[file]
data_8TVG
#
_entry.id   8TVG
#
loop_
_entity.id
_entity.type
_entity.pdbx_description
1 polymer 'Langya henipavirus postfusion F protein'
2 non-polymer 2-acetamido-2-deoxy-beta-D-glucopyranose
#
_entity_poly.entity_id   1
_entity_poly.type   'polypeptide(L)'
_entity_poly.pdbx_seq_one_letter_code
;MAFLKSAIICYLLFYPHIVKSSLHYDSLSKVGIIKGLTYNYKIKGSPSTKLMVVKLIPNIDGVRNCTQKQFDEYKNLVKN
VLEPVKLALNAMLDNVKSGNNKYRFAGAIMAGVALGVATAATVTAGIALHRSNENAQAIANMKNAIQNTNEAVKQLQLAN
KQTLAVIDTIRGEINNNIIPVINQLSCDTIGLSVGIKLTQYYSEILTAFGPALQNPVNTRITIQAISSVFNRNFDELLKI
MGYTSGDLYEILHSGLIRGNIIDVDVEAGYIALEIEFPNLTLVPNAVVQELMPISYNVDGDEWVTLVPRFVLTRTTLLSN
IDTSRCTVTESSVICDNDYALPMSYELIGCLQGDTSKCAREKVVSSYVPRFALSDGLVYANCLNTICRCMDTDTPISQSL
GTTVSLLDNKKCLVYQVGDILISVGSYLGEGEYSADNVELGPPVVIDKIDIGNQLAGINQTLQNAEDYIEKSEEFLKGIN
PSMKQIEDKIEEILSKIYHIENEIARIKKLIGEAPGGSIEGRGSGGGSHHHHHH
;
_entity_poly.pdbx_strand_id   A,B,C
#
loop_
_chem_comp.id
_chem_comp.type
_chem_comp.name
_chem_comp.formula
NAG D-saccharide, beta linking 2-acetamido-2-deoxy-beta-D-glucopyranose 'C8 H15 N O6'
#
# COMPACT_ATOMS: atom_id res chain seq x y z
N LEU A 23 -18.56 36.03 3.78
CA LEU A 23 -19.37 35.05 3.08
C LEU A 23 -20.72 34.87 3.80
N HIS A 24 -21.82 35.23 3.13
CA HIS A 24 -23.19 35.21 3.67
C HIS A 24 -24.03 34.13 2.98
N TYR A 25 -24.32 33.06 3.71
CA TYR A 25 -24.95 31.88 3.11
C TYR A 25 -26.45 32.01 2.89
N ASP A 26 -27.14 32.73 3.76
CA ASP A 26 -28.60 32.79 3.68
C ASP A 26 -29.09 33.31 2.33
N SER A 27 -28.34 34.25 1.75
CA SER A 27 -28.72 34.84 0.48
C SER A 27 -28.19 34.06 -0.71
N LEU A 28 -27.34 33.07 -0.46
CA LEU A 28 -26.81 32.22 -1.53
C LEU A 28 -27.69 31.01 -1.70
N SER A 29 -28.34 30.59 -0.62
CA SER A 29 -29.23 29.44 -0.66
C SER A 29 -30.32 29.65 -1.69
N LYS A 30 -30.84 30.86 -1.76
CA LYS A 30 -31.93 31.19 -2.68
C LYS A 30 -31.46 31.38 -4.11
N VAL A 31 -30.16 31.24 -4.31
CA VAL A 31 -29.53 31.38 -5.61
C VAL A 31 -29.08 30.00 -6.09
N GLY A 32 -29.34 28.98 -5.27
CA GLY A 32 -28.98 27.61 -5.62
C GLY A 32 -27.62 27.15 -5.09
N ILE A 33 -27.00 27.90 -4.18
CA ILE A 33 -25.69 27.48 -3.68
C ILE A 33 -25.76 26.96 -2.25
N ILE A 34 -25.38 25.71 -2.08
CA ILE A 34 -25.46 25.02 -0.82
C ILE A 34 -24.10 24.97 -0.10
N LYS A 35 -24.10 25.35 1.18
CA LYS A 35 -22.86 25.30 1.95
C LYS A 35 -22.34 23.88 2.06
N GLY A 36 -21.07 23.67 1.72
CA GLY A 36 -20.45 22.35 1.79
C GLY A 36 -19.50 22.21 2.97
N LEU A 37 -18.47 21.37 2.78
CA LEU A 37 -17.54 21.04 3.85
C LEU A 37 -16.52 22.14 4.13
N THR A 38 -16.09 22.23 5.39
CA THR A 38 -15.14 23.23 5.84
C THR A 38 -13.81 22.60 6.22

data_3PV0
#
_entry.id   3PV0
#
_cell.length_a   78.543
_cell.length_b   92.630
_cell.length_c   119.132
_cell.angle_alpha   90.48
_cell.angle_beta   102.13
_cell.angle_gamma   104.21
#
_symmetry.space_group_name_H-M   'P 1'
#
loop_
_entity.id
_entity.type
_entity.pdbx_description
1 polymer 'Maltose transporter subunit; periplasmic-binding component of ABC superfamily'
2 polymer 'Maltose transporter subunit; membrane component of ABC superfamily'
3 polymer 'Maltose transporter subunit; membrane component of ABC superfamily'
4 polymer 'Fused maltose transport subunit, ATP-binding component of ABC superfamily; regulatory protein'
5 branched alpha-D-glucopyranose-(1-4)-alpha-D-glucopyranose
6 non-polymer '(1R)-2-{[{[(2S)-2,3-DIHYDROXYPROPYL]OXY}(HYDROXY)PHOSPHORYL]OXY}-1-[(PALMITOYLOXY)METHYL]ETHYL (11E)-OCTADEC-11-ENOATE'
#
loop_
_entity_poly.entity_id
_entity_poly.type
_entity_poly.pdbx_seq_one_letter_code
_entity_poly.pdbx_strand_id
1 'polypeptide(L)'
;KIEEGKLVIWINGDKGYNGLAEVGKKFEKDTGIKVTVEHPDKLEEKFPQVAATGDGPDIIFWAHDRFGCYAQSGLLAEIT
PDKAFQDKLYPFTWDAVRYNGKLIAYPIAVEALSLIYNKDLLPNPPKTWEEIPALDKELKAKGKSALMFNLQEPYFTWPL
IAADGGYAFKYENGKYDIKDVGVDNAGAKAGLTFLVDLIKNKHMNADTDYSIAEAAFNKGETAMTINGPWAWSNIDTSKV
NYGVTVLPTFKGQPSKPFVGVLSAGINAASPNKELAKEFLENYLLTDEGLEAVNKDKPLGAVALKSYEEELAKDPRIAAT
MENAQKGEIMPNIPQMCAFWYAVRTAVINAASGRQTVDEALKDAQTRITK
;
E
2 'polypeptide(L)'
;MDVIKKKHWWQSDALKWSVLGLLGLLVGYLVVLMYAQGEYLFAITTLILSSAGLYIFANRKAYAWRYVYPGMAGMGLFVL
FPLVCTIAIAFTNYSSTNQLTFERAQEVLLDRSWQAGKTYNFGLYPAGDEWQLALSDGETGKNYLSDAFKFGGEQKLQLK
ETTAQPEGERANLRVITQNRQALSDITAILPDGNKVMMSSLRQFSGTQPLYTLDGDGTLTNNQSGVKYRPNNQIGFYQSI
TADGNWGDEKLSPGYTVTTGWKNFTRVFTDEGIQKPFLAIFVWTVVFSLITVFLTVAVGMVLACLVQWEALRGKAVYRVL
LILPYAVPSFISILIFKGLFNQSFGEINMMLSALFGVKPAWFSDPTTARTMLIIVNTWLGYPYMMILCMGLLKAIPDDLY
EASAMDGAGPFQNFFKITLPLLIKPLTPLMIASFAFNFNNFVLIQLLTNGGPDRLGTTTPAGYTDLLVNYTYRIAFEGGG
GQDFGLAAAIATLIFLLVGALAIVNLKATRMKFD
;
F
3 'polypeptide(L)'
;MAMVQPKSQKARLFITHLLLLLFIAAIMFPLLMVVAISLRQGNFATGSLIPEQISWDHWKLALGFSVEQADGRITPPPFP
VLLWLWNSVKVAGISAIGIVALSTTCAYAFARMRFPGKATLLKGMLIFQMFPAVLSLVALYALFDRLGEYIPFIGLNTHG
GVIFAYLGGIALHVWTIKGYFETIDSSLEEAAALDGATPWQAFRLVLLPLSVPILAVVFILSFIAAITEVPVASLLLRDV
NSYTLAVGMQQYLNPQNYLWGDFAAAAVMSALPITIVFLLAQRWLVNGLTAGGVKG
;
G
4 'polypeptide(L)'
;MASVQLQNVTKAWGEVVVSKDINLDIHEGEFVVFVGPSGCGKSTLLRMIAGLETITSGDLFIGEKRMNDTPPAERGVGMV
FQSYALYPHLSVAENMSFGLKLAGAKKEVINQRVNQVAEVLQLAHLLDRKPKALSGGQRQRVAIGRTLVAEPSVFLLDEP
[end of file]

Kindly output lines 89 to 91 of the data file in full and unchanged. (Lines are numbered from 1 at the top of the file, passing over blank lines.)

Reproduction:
_cell.angle_beta   102.13
_cell.angle_gamma   104.21
#